It is vital to consider the proposed new data gathering powers of the Pensions Regulator, these are summarised in our Guest Comment in the Pensions Age Article below. 

The proposed new data gathering powers of the regulator under the Investigatory Powers Act 2016 (IPA 2016) are in addition to the powers under the current Pensions Acts and also under the new Pensions Schemes Bill. 

The powers under IPA 2016 are extensive, the legislation lengthy and needs to be considered in its entirety. We have summarised below some of the key aspects. We support the regulator in its work in protecting members. At the same time it is vital for the industry, employers and schemes to consider and understand that interaction between these new proposed data gathering powers and the current Section 72 information notice powers and also the expanded powers under the Pensions Schemes Bill. 

For example, the IPA 2016 powers relate to The Pensions Regulator’s (TPR) investigations of criminal conduct, and as the Pensions Schemes Bill is set to introduce a number of wide-ranging new criminal sanctions, this means that the powers of TPR to gather data under IPA 2016 will also be extensive. Also, how will all of TPR’s powers interact? For example, TPR might serve a Section 72 notice on one party; require another to attend a compulsory interview; and serve an IPA 2016 notice on another.

The potential for complex interaction between a broad toolkit of TPR powers suggests that ongoing dialogue with TPR and guidance on how these powers will be used in practice will be vital.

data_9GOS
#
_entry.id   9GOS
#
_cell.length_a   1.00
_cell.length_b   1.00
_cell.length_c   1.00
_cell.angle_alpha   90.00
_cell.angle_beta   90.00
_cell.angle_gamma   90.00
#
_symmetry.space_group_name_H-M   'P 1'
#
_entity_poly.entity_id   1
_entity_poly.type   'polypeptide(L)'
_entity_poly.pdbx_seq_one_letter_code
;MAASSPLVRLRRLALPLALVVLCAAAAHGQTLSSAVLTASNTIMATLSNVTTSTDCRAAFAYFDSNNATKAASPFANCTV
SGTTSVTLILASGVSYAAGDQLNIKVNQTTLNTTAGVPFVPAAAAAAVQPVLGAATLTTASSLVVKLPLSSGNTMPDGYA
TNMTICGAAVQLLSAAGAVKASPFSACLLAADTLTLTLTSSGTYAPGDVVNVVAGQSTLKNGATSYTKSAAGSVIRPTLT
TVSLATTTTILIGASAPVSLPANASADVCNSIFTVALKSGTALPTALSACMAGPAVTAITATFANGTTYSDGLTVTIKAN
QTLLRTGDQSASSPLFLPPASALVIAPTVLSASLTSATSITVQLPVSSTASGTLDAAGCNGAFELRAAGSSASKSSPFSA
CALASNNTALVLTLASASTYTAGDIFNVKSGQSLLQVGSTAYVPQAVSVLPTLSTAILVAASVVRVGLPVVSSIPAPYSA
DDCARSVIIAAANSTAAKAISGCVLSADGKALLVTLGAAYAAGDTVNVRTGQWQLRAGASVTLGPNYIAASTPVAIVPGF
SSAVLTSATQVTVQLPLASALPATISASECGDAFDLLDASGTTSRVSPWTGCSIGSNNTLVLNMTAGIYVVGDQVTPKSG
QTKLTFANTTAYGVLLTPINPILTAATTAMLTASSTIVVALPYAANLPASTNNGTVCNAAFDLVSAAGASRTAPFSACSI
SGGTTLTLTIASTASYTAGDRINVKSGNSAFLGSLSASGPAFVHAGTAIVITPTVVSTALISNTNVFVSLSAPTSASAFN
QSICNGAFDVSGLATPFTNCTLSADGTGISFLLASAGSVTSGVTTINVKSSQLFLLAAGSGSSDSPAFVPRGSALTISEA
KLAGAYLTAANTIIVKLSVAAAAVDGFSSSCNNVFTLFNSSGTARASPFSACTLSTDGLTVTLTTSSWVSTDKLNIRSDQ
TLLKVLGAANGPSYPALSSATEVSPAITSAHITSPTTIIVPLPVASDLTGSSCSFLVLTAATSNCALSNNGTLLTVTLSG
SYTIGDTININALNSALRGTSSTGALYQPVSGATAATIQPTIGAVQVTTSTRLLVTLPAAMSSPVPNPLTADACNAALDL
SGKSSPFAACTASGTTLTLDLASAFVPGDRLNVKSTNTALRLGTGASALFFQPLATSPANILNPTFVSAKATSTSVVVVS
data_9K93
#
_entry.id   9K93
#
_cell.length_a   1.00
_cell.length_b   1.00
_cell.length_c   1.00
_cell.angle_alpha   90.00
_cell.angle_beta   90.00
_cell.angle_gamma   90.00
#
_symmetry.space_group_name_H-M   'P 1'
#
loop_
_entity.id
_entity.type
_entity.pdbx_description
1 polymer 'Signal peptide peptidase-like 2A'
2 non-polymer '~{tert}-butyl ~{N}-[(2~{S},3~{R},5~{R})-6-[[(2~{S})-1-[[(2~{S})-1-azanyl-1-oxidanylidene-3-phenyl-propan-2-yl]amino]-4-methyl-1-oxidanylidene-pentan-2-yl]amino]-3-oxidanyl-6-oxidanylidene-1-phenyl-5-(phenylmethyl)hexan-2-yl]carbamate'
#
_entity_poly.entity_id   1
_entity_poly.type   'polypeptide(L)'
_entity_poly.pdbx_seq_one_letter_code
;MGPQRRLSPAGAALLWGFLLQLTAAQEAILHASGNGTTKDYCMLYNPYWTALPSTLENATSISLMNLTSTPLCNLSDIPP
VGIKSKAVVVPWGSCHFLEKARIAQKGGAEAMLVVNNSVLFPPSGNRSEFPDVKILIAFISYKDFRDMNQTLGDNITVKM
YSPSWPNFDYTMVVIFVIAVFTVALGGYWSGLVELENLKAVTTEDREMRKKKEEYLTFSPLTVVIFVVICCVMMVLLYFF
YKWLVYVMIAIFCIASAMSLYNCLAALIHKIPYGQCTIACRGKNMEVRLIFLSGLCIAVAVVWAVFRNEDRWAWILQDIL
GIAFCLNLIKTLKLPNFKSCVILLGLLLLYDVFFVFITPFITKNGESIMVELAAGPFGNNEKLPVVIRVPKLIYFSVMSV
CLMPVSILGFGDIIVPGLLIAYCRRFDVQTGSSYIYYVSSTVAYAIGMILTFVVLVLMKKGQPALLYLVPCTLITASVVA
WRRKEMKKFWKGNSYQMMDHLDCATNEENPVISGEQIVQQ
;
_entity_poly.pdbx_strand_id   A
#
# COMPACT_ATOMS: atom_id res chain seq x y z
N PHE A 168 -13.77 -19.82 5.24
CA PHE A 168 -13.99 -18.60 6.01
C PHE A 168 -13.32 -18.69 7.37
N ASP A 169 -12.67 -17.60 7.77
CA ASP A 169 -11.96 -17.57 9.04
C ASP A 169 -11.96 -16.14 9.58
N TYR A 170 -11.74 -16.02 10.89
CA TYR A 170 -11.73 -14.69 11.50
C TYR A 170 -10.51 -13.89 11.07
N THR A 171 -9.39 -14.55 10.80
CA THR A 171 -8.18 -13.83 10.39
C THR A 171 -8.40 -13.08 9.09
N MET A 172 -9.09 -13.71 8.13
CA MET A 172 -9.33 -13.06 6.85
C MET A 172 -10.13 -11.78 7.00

The proposal The draft legislation includes TPR as a specified body with powers to obtain data under the Investigatory Powers Act 2016. 

What do the new powers apply to? The powers apply where the regulator believes that it is necessary to obtain data in the case of data wholly or partly relating to a specified event: for the purpose of preventing or detecting serious crime, or in any other case: for the purpose of preventing or detecting crime.

Authorisation for obtaining data In non-urgent cases, the regulator must apply to the Investigatory Powers Commissioner for TPR to be granted the power to obtain the data in a particular case. In urgent cases, the regulator can itself authorise its staff to obtain the data. The power to authorise is held by any "head of department in an enforcement or intelligence role", rather than the Determinations Panel.

How extensive is the power? The power includes: TPR obtaining the data itself from any person or telecommunication system; asking any person TPR believes is, or may be, in possession or can obtain data, to obtain and disclose the data; requiring by notice a telecoms operator who TPR believes is, or may be, in possession of or can obtain data, to obtain and disclose the data.

What duties arise on a receipt of a notice? The duties include that a telecoms operator is required to take all reasonably practicable steps to comply with a notice and TPR may apply to court for an injunction, specific performance or other order to require compliance